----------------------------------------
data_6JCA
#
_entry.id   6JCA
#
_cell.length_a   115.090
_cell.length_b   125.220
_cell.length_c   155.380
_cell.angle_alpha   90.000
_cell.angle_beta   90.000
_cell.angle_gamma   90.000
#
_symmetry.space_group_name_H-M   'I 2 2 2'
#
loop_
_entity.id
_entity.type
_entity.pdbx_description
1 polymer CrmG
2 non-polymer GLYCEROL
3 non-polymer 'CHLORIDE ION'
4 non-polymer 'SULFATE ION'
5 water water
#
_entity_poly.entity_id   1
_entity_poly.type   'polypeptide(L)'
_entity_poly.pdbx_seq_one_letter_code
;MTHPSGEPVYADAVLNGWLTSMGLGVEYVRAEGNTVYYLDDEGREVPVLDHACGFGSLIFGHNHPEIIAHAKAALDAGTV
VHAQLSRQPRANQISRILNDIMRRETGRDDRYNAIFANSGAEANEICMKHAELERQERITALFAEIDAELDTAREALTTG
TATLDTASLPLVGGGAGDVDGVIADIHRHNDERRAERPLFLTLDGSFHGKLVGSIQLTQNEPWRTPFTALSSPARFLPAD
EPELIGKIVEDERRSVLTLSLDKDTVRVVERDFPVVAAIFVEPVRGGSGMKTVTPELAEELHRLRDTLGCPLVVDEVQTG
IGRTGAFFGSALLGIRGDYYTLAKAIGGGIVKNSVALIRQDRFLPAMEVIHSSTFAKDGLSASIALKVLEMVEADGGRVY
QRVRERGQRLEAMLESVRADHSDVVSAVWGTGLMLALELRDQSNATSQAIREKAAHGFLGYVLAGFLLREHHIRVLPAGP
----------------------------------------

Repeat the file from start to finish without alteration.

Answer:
data_6JCA
#
_entry.id   6JCA
#
_cell.length_a   115.090
_cell.length_b   125.220
_cell.length_c   155.380
_cell.angle_alpha   90.000
_cell.angle_beta   90.000
_cell.angle_gamma   90.000
#
_symmetry.space_group_name_H-M   'I 2 2 2'
#
loop_
_entity.id
_entity.type
_entity.pdbx_description
1 polymer CrmG
2 non-polymer GLYCEROL
3 non-polymer 'CHLORIDE ION'
4 non-polymer 'SULFATE ION'
5 water water
#
_entity_poly.entity_id   1
_entity_poly.type   'polypeptide(L)'
_entity_poly.pdbx_seq_one_letter_code
;MTHPSGEPVYADAVLNGWLTSMGLGVEYVRAEGNTVYYLDDEGREVPVLDHACGFGSLIFGHNHPEIIAHAKAALDAGTV
VHAQLSRQPRANQISRILNDIMRRETGRDDRYNAIFANSGAEANEICMKHAELERQERITALFAEIDAELDTAREALTTG
TATLDTASLPLVGGGAGDVDGVIADIHRHNDERRAERPLFLTLDGSFHGKLVGSIQLTQNEPWRTPFTALSSPARFLPAD
EPELIGKIVEDERRSVLTLSLDKDTVRVVERDFPVVAAIFVEPVRGGSGMKTVTPELAEELHRLRDTLGCPLVVDEVQTG
IGRTGAFFGSALLGIRGDYYTLAKAIGGGIVKNSVALIRQDRFLPAMEVIHSSTFAKDGLSASIALKVLEMVEADGGRVY
QRVRERGQRLEAMLESVRADHSDVVSAVWGTGLMLALELRDQSNATSQAIREKAAHGFLGYVLAGFLLREHHIRVLPAGP